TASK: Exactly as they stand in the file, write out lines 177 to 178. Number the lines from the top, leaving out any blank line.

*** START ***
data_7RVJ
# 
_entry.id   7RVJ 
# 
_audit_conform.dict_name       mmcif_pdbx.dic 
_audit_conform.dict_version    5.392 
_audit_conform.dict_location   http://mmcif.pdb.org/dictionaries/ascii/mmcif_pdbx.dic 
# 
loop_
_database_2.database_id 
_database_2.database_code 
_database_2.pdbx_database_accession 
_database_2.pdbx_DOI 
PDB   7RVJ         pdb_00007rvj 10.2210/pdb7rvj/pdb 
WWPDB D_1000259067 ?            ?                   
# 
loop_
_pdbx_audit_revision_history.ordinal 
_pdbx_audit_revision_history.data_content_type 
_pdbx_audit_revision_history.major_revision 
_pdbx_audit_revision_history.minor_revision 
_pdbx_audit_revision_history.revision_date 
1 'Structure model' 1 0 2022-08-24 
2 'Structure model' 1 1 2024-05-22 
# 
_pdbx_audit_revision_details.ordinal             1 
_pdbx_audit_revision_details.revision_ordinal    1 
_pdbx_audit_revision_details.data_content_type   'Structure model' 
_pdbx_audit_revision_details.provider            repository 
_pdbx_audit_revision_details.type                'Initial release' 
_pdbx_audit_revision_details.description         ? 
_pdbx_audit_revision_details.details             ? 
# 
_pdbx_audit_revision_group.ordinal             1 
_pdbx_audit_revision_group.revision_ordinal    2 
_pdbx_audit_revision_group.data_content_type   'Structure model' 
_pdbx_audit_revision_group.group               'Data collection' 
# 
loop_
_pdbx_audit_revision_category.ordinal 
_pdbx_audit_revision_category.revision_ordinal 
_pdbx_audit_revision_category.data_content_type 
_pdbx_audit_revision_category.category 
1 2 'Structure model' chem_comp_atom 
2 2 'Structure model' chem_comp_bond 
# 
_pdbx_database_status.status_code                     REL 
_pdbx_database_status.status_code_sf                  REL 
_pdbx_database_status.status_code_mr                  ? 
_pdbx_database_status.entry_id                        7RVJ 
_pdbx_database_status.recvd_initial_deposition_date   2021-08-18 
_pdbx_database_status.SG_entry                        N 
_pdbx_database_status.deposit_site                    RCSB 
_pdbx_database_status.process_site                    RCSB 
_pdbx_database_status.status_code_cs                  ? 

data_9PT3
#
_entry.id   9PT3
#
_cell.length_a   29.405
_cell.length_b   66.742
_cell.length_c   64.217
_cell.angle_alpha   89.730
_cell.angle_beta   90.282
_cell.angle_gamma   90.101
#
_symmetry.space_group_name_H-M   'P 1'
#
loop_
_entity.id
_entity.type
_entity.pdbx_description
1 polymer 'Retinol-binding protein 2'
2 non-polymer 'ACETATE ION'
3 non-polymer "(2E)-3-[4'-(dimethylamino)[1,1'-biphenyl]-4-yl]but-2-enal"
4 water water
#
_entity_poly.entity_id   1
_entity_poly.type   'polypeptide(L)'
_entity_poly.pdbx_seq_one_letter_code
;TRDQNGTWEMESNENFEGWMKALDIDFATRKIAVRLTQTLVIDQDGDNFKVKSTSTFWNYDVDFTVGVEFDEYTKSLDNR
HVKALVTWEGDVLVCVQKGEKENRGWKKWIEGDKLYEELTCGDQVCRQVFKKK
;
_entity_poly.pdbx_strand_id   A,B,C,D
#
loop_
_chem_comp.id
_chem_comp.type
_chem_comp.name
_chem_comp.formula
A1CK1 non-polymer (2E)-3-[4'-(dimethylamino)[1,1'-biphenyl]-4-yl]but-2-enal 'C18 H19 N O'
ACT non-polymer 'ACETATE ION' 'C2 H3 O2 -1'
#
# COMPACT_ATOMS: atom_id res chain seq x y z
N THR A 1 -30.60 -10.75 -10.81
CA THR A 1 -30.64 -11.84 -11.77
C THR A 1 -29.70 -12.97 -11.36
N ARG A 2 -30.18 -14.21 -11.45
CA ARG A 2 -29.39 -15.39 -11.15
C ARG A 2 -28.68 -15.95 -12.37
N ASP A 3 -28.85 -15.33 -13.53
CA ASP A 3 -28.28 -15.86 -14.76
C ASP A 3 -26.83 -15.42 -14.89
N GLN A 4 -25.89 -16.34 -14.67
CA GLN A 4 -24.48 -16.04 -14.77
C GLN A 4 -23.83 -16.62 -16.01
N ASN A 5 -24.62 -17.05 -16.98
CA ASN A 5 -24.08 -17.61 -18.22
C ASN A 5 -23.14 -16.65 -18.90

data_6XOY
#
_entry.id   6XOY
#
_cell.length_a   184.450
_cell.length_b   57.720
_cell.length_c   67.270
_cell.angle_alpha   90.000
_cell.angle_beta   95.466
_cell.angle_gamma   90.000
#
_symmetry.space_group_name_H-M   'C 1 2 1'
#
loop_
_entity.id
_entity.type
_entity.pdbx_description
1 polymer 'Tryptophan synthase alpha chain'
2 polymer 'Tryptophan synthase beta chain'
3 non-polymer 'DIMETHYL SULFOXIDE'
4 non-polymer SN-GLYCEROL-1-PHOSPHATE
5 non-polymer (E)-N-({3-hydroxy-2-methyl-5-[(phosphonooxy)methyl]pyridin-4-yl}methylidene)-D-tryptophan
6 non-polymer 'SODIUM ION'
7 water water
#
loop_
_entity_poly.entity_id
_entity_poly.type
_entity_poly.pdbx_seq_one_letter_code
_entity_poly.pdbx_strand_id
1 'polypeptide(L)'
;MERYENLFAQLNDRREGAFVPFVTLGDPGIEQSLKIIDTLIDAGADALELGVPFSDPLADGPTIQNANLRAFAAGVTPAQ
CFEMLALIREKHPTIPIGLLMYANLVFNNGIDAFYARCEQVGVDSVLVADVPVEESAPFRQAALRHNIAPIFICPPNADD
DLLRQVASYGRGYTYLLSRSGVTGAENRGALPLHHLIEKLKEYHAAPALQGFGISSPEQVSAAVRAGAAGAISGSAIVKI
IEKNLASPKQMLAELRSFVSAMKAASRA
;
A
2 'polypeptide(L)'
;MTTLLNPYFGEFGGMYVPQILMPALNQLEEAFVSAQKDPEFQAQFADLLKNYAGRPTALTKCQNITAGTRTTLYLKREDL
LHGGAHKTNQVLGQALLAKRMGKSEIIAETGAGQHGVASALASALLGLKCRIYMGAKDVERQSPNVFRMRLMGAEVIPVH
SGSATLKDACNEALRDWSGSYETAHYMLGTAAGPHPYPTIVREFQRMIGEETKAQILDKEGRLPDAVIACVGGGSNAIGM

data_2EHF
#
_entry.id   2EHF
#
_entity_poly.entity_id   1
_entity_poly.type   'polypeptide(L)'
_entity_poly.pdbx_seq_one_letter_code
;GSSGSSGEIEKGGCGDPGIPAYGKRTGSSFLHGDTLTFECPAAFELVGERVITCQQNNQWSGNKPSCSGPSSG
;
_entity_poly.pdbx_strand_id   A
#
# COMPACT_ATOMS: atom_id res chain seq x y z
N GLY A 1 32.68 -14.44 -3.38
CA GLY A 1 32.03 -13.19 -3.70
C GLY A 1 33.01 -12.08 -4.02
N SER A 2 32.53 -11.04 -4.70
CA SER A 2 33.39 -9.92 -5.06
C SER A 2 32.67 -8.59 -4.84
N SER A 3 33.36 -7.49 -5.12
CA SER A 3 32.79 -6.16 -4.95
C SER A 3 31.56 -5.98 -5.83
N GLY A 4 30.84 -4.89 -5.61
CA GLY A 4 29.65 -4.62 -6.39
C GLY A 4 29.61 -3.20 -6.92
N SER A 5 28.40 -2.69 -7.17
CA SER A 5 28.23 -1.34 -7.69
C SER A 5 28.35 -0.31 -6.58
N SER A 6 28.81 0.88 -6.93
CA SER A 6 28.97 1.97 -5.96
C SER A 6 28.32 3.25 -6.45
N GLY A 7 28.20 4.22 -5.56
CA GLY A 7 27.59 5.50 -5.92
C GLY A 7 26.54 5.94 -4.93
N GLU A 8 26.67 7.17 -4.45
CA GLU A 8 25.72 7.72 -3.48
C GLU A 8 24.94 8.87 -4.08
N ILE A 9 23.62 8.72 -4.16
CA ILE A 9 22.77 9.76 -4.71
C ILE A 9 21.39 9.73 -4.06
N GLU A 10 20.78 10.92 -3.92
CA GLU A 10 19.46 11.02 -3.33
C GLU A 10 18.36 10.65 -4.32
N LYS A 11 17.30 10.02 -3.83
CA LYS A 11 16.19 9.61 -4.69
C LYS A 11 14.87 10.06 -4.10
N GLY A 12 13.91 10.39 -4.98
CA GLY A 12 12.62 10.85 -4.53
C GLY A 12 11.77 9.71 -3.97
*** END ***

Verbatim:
C SER A 5 28.35 -0.31 -6.58
N SER A 6 28.81 0.88 -6.93